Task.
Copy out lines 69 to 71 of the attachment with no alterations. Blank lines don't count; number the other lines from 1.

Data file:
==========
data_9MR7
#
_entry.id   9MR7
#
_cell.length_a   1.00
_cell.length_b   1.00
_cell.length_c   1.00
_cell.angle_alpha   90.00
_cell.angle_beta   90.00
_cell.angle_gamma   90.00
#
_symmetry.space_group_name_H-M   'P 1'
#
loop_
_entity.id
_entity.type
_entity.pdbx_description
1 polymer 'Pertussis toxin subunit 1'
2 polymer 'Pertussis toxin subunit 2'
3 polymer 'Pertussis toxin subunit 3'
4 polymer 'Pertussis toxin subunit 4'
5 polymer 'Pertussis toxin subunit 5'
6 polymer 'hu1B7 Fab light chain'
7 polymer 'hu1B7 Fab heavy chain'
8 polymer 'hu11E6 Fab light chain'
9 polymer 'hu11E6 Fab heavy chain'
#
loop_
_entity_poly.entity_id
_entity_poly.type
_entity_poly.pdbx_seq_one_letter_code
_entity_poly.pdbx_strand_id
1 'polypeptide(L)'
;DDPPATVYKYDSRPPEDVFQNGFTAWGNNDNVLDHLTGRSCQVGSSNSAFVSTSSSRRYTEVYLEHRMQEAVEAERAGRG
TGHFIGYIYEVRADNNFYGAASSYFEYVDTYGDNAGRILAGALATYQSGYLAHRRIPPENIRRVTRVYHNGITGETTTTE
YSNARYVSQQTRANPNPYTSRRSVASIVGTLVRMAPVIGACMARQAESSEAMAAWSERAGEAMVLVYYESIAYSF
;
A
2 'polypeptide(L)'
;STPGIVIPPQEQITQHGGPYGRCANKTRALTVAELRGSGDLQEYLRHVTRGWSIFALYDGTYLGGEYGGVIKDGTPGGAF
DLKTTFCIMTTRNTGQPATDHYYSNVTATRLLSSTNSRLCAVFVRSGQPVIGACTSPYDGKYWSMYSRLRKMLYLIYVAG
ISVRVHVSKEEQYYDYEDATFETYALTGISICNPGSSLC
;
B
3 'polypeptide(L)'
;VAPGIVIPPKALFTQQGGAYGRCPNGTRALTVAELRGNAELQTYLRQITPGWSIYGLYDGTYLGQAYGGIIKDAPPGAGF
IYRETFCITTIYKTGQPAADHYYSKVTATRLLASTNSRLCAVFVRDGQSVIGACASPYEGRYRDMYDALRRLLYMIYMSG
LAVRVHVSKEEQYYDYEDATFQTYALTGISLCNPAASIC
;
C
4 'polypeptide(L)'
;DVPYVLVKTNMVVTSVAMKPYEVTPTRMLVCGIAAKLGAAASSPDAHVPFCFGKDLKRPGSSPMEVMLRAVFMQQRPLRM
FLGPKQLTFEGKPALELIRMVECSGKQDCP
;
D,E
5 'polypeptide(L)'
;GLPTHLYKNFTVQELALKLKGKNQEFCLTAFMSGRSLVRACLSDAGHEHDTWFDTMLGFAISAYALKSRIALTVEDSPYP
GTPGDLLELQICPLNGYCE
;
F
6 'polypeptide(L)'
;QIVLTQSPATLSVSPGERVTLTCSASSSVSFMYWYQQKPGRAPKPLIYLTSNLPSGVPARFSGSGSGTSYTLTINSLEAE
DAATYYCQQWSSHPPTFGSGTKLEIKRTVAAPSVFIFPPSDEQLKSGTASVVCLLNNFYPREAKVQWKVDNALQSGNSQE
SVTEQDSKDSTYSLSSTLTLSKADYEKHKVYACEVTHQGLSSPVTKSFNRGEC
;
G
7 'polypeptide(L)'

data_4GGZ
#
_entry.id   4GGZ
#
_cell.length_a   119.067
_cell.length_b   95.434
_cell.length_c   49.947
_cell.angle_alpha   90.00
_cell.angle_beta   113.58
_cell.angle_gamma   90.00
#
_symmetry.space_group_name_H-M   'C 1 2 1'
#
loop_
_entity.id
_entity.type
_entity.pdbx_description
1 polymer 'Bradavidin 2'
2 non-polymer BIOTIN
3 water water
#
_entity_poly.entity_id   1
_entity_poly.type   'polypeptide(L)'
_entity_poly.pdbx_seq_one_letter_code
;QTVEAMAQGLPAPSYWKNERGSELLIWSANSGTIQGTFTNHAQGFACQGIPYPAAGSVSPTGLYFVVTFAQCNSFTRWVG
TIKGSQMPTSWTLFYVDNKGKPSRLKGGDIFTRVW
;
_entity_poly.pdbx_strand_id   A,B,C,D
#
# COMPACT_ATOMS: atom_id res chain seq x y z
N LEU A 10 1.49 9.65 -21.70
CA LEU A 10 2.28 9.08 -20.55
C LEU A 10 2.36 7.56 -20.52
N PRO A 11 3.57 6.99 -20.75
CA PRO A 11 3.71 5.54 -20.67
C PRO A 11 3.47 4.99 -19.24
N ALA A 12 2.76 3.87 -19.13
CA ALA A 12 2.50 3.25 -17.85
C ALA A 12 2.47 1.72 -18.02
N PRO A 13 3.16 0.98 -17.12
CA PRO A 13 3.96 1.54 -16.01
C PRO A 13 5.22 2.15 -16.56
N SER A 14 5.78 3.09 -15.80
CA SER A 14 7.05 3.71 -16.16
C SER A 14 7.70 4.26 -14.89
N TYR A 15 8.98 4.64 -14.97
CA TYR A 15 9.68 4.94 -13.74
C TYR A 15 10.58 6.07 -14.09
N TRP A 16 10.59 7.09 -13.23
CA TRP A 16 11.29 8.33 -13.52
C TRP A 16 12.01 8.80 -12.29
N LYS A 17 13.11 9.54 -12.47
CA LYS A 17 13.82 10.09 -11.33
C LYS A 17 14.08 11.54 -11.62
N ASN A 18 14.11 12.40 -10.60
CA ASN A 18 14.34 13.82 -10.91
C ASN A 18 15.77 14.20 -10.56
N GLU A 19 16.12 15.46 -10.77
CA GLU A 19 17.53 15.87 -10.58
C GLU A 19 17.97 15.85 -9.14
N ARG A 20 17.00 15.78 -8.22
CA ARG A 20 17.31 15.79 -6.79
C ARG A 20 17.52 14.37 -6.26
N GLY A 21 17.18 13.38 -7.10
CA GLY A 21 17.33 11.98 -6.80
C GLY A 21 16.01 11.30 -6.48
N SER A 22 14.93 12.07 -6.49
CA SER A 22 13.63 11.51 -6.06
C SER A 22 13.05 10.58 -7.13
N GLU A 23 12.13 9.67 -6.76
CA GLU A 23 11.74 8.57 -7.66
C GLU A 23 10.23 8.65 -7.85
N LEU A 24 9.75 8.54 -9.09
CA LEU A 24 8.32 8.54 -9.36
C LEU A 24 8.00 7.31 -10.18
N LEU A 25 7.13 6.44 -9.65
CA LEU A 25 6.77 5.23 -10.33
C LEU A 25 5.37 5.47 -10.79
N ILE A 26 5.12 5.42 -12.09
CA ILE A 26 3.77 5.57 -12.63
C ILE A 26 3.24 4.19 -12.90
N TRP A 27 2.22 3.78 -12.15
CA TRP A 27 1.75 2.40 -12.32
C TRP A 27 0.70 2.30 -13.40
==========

#
_entry.id   4GGZ
#